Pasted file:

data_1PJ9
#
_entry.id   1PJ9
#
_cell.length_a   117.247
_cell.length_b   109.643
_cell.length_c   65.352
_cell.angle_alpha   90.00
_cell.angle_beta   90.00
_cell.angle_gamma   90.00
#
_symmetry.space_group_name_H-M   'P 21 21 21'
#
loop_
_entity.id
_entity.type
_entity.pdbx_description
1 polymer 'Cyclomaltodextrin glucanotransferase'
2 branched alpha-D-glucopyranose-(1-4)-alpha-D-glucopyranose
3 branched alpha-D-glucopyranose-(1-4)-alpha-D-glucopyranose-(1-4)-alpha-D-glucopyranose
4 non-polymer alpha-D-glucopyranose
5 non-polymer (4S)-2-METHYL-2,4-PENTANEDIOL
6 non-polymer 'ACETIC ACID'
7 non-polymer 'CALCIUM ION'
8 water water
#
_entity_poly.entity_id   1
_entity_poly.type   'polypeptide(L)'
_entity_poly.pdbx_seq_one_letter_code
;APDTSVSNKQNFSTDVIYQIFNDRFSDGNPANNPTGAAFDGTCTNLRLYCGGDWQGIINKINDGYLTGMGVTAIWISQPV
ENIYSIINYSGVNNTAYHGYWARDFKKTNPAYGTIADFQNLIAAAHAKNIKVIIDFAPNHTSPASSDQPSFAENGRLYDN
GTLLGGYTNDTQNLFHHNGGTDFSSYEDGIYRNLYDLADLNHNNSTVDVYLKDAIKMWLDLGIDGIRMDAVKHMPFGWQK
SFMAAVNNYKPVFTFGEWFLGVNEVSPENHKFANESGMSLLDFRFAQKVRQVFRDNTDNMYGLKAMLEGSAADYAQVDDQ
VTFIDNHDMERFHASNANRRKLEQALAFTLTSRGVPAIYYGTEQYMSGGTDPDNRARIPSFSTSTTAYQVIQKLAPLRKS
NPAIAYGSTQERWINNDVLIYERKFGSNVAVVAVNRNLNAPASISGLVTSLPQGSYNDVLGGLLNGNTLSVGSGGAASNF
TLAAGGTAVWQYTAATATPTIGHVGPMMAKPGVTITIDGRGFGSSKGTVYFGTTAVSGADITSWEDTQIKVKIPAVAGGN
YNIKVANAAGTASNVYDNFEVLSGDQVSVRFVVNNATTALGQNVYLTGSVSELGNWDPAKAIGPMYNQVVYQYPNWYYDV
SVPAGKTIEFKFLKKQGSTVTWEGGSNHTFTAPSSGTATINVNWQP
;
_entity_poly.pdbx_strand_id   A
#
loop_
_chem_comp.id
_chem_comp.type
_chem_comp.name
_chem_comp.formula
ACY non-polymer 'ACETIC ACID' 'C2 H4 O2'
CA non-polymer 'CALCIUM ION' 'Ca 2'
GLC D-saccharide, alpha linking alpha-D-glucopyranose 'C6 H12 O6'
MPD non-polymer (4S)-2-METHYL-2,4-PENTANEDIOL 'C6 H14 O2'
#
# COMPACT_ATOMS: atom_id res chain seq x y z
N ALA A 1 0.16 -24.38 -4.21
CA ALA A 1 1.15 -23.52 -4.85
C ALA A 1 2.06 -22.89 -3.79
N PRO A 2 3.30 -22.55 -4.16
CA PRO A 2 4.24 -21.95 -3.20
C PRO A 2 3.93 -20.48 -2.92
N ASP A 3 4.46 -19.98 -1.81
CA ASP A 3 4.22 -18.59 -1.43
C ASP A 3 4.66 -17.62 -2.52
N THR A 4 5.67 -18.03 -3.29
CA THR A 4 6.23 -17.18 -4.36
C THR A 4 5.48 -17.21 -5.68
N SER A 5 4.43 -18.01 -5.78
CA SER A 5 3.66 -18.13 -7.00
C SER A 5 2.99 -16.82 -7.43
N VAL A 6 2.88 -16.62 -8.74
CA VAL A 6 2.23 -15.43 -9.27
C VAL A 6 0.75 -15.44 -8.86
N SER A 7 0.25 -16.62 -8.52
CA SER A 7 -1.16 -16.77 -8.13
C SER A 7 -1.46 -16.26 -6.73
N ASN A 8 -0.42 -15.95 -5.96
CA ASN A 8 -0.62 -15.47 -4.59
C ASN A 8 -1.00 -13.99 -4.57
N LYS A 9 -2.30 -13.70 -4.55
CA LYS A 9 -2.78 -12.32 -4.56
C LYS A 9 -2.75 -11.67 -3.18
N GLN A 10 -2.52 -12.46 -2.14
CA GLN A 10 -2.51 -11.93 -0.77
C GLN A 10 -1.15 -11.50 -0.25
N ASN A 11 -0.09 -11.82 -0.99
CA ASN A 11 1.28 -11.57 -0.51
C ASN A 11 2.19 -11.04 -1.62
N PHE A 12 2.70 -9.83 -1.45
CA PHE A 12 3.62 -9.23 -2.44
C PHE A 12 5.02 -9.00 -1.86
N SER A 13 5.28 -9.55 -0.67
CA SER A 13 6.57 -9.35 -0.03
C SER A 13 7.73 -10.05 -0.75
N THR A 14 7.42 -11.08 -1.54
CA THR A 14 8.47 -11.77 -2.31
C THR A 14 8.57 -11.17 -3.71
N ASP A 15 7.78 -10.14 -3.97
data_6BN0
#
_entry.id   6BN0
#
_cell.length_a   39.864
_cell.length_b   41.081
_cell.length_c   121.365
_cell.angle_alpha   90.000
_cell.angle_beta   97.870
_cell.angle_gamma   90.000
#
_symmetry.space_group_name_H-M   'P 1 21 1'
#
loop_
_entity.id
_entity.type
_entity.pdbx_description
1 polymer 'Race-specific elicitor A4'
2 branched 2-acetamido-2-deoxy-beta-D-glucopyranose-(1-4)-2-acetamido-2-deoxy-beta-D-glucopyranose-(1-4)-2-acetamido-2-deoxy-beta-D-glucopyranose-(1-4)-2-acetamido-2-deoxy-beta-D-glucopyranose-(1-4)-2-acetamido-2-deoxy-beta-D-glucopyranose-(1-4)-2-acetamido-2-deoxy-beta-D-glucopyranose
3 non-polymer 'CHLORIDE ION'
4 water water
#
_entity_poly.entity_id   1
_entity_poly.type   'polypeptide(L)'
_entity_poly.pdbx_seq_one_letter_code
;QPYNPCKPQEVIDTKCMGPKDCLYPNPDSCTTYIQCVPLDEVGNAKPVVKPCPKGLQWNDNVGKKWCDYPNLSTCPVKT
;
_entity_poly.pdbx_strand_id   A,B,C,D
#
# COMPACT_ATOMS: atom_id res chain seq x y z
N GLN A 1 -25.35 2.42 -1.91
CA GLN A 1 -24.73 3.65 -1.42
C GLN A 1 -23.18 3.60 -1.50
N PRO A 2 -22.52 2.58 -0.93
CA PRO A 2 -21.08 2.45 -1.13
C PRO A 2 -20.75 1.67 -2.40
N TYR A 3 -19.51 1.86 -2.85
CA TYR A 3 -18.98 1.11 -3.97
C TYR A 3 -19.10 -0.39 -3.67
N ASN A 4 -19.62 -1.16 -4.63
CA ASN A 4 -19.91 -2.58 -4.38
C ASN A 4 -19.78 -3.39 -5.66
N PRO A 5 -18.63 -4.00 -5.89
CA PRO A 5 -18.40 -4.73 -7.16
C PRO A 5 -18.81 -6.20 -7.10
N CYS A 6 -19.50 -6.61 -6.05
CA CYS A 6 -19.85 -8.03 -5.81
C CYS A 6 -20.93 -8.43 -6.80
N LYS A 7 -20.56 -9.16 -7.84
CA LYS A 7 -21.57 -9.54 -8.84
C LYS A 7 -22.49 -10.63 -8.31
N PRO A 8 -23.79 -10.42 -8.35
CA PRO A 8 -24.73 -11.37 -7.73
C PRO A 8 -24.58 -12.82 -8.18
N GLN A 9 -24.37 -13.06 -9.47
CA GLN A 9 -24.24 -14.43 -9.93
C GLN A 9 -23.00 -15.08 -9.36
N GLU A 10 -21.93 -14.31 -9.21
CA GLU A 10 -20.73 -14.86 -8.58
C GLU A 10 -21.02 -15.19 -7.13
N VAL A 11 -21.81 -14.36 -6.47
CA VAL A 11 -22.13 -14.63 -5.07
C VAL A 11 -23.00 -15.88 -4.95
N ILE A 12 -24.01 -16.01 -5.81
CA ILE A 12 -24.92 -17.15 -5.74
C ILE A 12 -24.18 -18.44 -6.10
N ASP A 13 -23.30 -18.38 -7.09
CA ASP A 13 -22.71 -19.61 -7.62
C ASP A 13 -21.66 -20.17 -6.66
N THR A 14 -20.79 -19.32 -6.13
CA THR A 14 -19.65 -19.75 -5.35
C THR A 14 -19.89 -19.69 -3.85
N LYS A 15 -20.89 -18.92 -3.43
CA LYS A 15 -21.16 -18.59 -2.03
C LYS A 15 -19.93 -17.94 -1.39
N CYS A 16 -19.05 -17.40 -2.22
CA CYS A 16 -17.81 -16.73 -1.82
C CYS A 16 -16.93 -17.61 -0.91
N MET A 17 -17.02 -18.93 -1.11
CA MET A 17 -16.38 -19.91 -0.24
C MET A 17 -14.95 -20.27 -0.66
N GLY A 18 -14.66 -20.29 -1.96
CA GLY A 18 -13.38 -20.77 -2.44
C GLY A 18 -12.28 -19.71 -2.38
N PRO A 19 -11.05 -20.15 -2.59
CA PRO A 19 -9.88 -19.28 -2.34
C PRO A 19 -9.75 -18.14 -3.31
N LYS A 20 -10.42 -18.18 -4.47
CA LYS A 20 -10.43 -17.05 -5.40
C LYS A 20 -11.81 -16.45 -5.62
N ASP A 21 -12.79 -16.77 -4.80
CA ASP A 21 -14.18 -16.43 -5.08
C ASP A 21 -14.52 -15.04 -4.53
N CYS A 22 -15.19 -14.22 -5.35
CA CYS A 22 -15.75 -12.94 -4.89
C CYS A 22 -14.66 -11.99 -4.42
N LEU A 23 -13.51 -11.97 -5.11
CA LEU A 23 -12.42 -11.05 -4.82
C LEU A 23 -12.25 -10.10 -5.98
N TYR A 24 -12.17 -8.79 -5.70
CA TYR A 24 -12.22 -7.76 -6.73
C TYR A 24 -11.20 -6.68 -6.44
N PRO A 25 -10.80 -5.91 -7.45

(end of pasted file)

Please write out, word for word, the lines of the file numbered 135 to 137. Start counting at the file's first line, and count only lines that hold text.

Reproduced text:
N ASN A 4 -19.62 -1.16 -4.63
CA ASN A 4 -19.91 -2.58 -4.38
C ASN A 4 -19.78 -3.39 -5.66